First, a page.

ii. Yes.

13.1% (94 models)
iii. Not sure.


Q2(i)
26.3%
Q2(ii)
61.8%
Q2(iii)
13.1%


Q3. Should the Chief Executive candidate who obtains the greatest number of votes - from votes cast by members of the general electorate who vote in the election - be returned as the elected Chief Executive? This would be a first-past-the-post method of election.

36.5% (263 models)
i. Yes.

54.4% (392 models)
ii. No.

10.1% (73 models)
iii. Not sure.


Q3(i)
36.5%
Q3(ii)
54.4%
Q3(iii)
10.1%


Q4. If there is only one Chief Executive candidate, should the candidate have to obtain the support of a minimum proportion of registered voters in a general election before appointment by the Central People's Government as the Chief Executive?

80.3% (578 models)
i. Yes.

11.8% (85 models)
ii. No.

9% (65 models)
iii. Not sure.


Q4(i)
80.3%
Q4(ii)
11.8%
Q4(iii)
9%


Q5. Should a Chief Executive candidate have to receive a minimum proportion of all votes cast in a general election before he or she can be returned as the elected Chief Executive?

71.3% (513 models)
i. Yes.

18.6% (134 models)
ii. No.

11.3% (81 models)
iii. Not sure.


Q5(i)
71.3%
Q5(ii)
18.6%
Q5(iii)
11.3%


Q6. In an election with three or more Chief Executive candidates, how should the system deal with the situation of no candidate having the minimum proportion of votes cast?

68.4% (351 models)
i. A second election, €œRun-Off Election€, should be held where only the two candidates ranking first and second in the €œFirst Election€ compete, in order to ascertain which candidate has received both the highest number of votes and the required minimum proportion of votes cast.

25% (128 models)
ii. Voters should be required to rank their preference for Chief Executive candidates (e.g. marking 1, 2, 3 and so on) so that the final election result can be decided according to a system of preferential voting without the need for a €œRun-Off Election€.

3.7% (19 models)
iii. Another alternative.

2.9% (15 models)
iv. Not sure.


Q6(i)
68.4%
Q6(ii)
25%
Q6(iii)
3.7%
Q6(iv)
2.9%


Q7. In an election with only two Chief Executive candidates, should the winning candidate still have to obtain the minimum proportion of votes cast?

88.3% (453 models)
i. Yes.

9% (46 models)
ii. No.

2.7% (14 models)
iii. Not sure.


Q7(i)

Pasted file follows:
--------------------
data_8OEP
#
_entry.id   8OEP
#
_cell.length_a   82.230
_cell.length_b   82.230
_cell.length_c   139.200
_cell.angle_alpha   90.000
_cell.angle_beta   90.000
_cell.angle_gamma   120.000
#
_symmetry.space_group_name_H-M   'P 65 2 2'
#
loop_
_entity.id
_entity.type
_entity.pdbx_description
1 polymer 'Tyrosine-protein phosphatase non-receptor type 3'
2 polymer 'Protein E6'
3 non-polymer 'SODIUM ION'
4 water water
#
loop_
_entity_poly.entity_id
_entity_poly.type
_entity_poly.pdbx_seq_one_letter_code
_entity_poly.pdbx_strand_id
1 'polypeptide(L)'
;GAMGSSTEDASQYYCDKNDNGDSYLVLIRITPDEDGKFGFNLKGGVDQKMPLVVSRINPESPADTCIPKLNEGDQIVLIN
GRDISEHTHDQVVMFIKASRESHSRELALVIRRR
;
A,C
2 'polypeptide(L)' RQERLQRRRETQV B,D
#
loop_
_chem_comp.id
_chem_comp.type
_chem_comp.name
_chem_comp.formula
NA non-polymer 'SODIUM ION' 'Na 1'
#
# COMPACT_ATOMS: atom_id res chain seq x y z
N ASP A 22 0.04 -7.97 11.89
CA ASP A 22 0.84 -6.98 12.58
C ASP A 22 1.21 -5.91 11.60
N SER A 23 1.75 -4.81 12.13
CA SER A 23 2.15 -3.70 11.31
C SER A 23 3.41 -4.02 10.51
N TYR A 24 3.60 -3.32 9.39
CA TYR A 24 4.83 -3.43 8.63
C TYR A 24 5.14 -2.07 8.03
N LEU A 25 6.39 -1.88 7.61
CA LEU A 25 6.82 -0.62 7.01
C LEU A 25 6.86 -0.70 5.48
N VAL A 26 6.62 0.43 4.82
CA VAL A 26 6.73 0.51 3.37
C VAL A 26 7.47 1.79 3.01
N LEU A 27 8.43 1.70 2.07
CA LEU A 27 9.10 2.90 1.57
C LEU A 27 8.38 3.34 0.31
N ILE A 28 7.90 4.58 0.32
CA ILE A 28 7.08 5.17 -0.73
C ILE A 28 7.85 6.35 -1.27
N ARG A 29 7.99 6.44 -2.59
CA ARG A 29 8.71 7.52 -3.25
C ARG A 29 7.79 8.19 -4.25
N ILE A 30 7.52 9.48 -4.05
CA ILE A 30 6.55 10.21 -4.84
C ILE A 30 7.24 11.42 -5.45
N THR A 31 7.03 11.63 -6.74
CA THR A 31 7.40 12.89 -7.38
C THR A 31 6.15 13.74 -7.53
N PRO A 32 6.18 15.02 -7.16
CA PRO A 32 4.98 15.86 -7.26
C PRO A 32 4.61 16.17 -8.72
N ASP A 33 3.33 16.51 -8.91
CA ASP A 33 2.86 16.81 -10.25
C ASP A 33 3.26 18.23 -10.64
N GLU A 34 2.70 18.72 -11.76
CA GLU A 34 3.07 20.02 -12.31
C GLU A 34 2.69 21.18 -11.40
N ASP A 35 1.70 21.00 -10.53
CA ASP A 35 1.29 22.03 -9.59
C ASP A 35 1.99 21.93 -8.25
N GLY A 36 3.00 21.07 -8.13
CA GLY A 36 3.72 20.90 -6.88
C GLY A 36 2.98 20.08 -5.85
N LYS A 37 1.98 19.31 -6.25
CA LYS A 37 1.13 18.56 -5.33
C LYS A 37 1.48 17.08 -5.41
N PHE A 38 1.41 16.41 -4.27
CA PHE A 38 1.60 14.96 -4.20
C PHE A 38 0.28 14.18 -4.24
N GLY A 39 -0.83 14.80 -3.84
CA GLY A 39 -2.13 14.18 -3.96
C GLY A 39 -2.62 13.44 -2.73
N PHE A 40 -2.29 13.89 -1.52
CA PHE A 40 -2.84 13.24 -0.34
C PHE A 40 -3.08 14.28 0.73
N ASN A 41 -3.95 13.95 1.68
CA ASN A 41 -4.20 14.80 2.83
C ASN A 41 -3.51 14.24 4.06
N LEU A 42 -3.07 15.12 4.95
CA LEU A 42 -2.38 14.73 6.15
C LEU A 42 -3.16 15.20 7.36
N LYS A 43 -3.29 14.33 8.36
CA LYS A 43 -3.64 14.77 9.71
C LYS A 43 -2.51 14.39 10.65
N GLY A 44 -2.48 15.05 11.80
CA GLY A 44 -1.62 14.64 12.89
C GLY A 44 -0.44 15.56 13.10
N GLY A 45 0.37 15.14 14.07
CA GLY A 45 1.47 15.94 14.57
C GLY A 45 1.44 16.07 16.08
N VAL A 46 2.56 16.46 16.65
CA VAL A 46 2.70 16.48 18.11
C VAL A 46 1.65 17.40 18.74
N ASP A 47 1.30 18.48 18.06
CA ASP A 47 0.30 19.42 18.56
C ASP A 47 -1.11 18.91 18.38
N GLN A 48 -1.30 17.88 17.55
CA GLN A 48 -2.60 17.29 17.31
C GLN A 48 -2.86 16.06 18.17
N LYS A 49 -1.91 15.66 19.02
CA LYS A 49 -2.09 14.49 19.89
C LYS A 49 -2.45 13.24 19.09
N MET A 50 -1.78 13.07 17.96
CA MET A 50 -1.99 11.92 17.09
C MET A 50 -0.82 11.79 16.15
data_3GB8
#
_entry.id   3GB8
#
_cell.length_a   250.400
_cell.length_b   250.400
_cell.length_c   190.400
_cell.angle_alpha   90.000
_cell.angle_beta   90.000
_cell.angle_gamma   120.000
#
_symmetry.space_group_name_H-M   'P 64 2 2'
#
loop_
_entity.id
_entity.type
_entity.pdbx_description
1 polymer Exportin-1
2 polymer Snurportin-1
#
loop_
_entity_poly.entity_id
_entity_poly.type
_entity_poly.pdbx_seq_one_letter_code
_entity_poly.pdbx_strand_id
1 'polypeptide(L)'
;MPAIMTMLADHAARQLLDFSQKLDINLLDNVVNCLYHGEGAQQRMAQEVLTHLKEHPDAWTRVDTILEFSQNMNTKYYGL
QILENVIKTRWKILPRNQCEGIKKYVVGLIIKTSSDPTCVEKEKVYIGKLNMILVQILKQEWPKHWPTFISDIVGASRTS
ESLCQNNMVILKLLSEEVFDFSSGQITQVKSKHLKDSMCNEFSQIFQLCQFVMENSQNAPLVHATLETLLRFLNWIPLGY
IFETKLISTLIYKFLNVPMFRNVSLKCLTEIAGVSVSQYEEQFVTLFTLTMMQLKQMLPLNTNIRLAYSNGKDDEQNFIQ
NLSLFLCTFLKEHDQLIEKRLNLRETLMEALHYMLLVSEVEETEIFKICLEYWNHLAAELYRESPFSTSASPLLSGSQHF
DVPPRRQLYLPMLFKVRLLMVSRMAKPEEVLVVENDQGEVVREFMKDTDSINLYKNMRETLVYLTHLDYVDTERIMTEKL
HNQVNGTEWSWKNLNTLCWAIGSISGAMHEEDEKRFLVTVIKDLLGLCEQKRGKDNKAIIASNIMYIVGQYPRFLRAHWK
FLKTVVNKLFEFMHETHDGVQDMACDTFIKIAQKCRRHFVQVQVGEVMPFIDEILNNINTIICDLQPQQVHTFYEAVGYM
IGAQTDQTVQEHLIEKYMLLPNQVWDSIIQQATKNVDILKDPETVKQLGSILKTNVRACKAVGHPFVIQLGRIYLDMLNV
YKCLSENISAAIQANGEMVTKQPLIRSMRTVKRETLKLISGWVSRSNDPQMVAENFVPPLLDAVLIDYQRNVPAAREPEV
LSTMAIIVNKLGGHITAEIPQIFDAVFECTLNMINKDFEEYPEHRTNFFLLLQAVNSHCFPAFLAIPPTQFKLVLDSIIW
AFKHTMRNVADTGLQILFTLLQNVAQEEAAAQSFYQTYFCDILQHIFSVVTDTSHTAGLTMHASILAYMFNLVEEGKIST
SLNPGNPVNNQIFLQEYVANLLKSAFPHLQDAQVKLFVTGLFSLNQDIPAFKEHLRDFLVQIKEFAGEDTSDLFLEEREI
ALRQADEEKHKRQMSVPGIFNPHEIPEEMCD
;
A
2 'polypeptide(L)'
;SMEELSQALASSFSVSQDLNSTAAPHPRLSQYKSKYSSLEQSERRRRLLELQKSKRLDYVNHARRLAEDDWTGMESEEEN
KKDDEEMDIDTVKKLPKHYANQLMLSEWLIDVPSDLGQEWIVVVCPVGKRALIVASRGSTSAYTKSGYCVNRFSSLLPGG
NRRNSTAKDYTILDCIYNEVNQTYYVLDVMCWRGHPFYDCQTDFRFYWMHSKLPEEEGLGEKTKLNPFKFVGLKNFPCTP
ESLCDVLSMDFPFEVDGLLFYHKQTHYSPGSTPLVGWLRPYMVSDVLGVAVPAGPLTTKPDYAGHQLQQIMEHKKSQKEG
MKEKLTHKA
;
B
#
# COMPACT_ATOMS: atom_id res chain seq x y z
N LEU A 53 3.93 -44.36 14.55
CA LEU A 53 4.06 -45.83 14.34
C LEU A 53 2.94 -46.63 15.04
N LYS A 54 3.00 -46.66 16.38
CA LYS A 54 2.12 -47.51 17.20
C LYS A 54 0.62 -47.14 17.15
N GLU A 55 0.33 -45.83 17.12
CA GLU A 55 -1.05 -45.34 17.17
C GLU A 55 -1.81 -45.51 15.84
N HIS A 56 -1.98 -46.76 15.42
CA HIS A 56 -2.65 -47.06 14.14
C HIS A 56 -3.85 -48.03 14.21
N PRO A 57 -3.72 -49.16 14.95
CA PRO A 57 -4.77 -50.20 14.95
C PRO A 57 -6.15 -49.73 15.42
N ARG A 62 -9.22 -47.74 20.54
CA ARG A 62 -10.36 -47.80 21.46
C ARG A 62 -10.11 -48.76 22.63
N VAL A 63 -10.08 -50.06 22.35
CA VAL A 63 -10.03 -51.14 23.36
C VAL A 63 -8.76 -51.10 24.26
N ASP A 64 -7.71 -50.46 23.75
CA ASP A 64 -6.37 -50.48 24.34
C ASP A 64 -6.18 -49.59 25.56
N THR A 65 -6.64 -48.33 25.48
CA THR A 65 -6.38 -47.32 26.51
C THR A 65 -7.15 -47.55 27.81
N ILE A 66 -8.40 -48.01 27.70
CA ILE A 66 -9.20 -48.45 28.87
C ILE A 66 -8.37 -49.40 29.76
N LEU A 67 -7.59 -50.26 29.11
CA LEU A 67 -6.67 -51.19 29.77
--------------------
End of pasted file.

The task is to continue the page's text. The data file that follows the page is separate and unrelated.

88.3%
Q7(ii)
9%
Q7(iii)
2.7%

ANALYSIS


Total: 16 models have been designed.



This Analysis report shows the specific features of models submitted by users. Although this information is presented in the form of a survey, the Design Democracy website does not have strict safeguards to prevent multiple submissions of the same or different models by the same person or group. Please be aware of this limitation when using the data in this report.

PART 1
Size of the Legislative Council
Q1. Should the size of the Legislative Council be reformed?

50% (8 models)
i. No, keep it at 70 members.

43.8% (7 models)
ii. Yes, make it bigger.

0% (0 models)
iii. Yes, make it smaller.

6.3% (1 models)
iv. Not sure.


Q1(i)
50%
Q1(ii)
43.8%
Q1(iii)
0%
Q1(iv)
6.3%
PART 2
Reform of the Functional Constituencies
Q1. Should all functional constituency seats be abolished?

6.3% (1 models)
i. No.

81.3% (13 models)
ii. Yes.

12.5% (2 models)
iii. Not sure.

Q1(i)
6.3%
Q1(ii)
81.3%
Q1(iii)
12.5%


Q2. Should functional constituency seats be made into an upper house of the Legislative Council?

66.7% (2 models)
i. No.

33.3% (1 models)
ii. Yes.

0% (0 models)
iii. Not sure.

Q2(i)
66.7%
Q2(ii)
33.3%
Q2(iii)
0%


Q3. How should the functional constituency seats be designed/redesigned?

0% (0 models)
i. There should be no change to their current proportion and design.

33.3% (1 models)
ii. Their proportion should remain the same but their design changed.

33.3% (1 models)
iii. Their proportion should be reduced and their design changed.

33.3% (1 models)
iv. Other.

0% (0 models)
v. Not sure.

Q3(i)
0%
Q3(ii)
33.3%
Q3(iii)
33.3%
Q3(iv)
33.3%
Q3(v)
0%


Q4. Should corporate voting in functional constituencies be abolished?

0% (0 models)
i. No.

66.7% (2 models)
ii. Yes.

33.3% (1 models)
iii. Not sure.

Q4(i)
0%
Q4(ii)
66.7%
Q4(iii)
33.3%


Q5. Should Article II of Annex II of the Basic Law be amended to abolish the split voting mechanism?

0% (0 models)
i. No.

100% (3 models)
ii. Yes.

0% (0 models)
iii. Not sure.

Q5(i)
0%
Q5(ii)
100%
Q5(iii)
0%


PART 3
Legislative Council Elections (Geographical Constituencies)
Q1. Should there be any reform of the five geographical constituencies?

25% (4 models)
i. No.

56.3% (9 models)
ii. Yes, there should be more than five constituencies.

18.8% (3 models)
iii. Other.

0% (0 models)
iv. Not sure.


Q1(i)
25%
Q1(ii)
56.3%
Q1(iii)
18.8%
Q1(iv)
0%


Q2. Should there be any reform of the current voting system, whch is known as a list system of proportional representation?

25% (4 models)
i. No.

62.5% (10 models)
ii. Yes.

12.5% (2 models)
iii. Not sure.

Q2(i)
25%
Q2(ii)
62.5%
Q2(iii)
12.5%